^Sorry that my videos are really low quality, but the boys are high quality sooooooo 😉

After the concert ended I joined the people outside who were dazed and shining like me. I chatted with a girl about how awesome SHINee was for a few minutes, and then we heard restrained screaming. We hurried over to see what the fuss was about, and it was the SHINee van leaving the arena. All of the Shawol respectfully stood on the sidewalk where we smiled and waved at the van with the tinted windows as it rolled past. From inside those darkened windows, a cell phone lit up pressed near the glass and waved back at us. I bet it was Key! It was exciting.

Later I talked with Shimmycocopuffsss (who was the MC for SHINee) during a live vid he was doing and asked him what he thought of the event. He said they asked him to be MC mere hours before the concert! He pulled it off professionally but man, SHINee deserved more preparation. Still, it was a memory I was happy to hold. I didn’t know if they would ever come back to Canada, but I hoped for it. My Shawol heart was filled, but still longed for a true concert experience with SHINee.

20160506_171900^Me & Shimmy

I wondered, would SHINee return after such a shoddy, if well intentioned, event?

The answer, again, was YES.

A more well-known company, KpopMe, posted an image on their social media hinting that a group would be coming to Canada. Shawol immediately recognized the V from the SHINee World V logo and we went absolutely wild.

It turned out that SHINee would be coming to both Toronto AND Vancouver as part of a North American tour in March 2017! I was at work when I read the official announcement, and I was afraid that when I drove home I would crash my car because I was so frazzled!

Even though we had just had our wedding recently and money was tight, I knew I had to go to this or I would regret it. This would be a proper concert! A real SHINee concert! Again I consulted my hubby and we agreed that, since I felt comfortable in Toronto, I would go alone this time so we could save a bit of money. (My dear hunbun puts up with my fangirling so well, but he doesn’t really care to join me for these kinds of things!)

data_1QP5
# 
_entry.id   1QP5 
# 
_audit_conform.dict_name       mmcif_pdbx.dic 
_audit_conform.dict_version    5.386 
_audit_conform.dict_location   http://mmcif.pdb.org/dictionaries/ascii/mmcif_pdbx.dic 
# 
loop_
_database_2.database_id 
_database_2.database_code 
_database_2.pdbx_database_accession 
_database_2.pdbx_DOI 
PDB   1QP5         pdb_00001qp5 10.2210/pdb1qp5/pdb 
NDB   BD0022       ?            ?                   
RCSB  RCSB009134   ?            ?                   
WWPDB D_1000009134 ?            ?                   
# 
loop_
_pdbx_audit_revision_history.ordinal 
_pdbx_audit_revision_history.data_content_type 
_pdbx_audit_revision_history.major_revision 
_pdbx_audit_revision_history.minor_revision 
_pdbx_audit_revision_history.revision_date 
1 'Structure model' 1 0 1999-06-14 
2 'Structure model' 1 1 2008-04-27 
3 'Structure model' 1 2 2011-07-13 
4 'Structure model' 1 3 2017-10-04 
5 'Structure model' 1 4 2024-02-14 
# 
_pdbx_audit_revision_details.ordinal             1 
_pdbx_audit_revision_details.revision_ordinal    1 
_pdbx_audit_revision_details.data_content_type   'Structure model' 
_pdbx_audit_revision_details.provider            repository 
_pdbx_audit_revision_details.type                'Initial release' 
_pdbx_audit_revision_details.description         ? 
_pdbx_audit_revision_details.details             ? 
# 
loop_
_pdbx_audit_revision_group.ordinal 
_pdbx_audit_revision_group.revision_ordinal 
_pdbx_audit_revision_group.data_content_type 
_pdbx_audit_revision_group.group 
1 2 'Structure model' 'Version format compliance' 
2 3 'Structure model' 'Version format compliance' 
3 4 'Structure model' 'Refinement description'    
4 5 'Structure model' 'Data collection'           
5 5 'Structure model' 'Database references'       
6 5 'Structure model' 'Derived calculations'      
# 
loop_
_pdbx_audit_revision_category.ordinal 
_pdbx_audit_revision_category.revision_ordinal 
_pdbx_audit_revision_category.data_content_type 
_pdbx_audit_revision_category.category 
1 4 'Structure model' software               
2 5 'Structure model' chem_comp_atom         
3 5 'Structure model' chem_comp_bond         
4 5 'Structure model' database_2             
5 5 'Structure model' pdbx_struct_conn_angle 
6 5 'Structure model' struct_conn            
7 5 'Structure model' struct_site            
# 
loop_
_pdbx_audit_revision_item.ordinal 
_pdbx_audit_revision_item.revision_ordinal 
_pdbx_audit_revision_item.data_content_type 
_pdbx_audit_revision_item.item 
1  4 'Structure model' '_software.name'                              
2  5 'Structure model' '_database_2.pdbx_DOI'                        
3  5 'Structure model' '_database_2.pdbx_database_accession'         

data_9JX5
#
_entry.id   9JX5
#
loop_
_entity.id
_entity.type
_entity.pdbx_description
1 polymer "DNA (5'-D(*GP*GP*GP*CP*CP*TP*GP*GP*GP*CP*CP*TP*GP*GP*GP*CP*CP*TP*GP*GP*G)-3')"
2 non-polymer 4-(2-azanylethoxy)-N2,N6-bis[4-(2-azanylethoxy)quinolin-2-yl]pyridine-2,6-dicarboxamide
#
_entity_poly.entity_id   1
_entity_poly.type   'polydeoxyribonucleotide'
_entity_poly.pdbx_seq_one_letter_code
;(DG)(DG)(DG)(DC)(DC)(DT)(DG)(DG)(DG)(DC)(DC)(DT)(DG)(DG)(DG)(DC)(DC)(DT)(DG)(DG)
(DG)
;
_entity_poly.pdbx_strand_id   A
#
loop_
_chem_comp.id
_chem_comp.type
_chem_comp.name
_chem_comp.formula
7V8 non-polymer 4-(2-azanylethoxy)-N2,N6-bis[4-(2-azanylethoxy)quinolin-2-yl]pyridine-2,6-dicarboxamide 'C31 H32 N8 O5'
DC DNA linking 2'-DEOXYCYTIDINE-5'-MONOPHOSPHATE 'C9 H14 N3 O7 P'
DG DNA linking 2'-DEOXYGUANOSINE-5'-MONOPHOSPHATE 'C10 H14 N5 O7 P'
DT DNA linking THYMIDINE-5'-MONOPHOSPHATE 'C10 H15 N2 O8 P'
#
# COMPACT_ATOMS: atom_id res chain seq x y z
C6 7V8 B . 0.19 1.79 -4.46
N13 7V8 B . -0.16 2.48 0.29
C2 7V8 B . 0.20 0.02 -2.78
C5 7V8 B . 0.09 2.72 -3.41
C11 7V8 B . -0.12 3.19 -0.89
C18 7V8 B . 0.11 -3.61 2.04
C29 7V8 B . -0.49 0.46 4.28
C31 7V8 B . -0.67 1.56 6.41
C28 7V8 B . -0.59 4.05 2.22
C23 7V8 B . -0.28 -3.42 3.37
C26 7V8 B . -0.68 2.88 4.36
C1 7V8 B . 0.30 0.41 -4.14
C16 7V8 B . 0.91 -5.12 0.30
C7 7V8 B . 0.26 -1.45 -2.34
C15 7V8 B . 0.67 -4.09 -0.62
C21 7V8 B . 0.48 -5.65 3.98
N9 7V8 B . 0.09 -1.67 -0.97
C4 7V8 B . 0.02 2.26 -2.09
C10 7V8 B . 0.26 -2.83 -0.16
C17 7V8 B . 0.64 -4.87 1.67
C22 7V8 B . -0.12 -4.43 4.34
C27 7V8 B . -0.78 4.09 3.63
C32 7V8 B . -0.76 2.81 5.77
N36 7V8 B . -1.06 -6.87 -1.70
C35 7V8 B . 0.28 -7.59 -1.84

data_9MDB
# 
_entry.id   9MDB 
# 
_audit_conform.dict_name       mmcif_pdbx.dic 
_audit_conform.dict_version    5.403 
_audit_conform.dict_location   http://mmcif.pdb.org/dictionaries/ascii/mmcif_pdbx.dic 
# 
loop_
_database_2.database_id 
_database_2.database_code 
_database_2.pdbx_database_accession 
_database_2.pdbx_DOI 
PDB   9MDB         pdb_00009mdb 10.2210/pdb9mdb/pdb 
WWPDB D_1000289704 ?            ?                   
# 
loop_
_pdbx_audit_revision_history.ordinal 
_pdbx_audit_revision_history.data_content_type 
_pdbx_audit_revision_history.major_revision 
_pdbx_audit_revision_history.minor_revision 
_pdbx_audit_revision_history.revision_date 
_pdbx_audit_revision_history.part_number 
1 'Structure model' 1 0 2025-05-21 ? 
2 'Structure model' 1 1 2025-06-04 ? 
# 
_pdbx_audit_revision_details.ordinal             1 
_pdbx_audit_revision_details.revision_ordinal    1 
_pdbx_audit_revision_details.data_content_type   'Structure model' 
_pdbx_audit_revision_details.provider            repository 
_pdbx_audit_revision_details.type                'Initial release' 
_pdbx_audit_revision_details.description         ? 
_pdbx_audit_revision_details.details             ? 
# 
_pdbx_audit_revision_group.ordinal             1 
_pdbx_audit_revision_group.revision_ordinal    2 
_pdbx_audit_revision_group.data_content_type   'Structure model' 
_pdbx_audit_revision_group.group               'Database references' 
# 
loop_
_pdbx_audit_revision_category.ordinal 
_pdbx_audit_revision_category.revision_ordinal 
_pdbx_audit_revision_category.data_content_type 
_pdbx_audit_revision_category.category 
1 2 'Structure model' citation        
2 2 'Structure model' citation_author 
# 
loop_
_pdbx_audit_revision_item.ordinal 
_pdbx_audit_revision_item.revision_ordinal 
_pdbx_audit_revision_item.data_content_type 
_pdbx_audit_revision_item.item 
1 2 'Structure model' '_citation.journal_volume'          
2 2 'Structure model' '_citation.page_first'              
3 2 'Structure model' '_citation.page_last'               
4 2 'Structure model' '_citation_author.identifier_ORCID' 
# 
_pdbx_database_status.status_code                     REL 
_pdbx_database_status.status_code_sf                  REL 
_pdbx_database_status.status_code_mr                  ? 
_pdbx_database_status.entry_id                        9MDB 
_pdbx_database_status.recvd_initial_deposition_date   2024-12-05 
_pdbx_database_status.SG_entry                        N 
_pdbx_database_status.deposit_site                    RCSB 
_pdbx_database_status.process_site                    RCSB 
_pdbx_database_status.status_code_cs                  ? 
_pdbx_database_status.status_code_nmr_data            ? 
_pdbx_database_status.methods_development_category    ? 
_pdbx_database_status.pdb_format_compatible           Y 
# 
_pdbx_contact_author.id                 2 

I remember getting my tickets for this event like it was yesterday. I only got 2 hours of sleep because I was so anxious. I researched all of the different ways to get good seats from the tricksy Ticketmaster site. I set an alarm for over an hour before the tickets went on sale so I would be freaking READY. When the seats opened, I grabbed a decent one and felt so happy. Other Shawol told me that often better seats open soon before the concert, so I scoured the Ticketmaster site regularly and I did actually get an even better seat. I sold my old seat to a Shawol at a good discount, and she was totally happy.

And so, once again, I found myself in Toronto for SHINee (even though Vancouver is closer to where I live- the Toronto date was on the weekend so I wouldn’t have to miss much work.) I had a ton of fun exploring Toronto again, and doing a bit of a Scott Pilgrim tour.

I even visited my first Cat Cafe, where two Shawol noticed my SHINee shirt and we fangirled together! We all agreed that it was hard to function when you know you will be seeing SHINee in mere hours.

17424806_10158404526685261_2976802952361281750_n (1)

I planned to meet up with a group of Shawol for a lunch at a Korean bbq place before the concert, but I got the time wrong and I was there 2 hours early… oh well, it was tasty!

17362432_10158404526840261_3653664637194938920_n

I visited a couple of nerd shops while I was out and about- when I saw two older white-haired ladies browsing manga animatedly together in a shop, I thought “Wow. Goals. Hope that will be me someday.”

Finally it was time to head to the concert venue, the Sony Center.

Screenshot_2017-03-13-10-04-41~2

^Thanks for the reminder, NOT THAT I NEEDED IT!!!

I got there with tons of time to spare, and the first few Shawol were beginning to trickle into the area. I decided to wait in the park across from the centre, and I saw a couple of girls milling about. I thought “they are probably Shawol” and approached a tad anxiously. They welcomed me into their group like they had known me forever, and we spent the afternoon grabbing fan swag, eating, and fangirling!

One lovely thing that happened: since the concert was sort of last-minute, a lot of people had trouble getting lightsticks. As any kpop fan will know, lightsticks and fanchants are an integral part of the kpop concert experience, and Shawol are proud to show off their Pearl Aqua Ocean to show their support for SHINee. I was fortunate enough to have ordered a lighstick on Ebay that arrived in plenty of time, as well as a special Key lightstick from a small group order, but many fans were resorting to aqua balloons and cheap glowsticks. Japanese Shawol found out about this and came to our rescue, sending hundreds of their lightsticks to us freely. Even now, thinking about this kind act makes me go all misty eyed. The Shawol community is beautiful.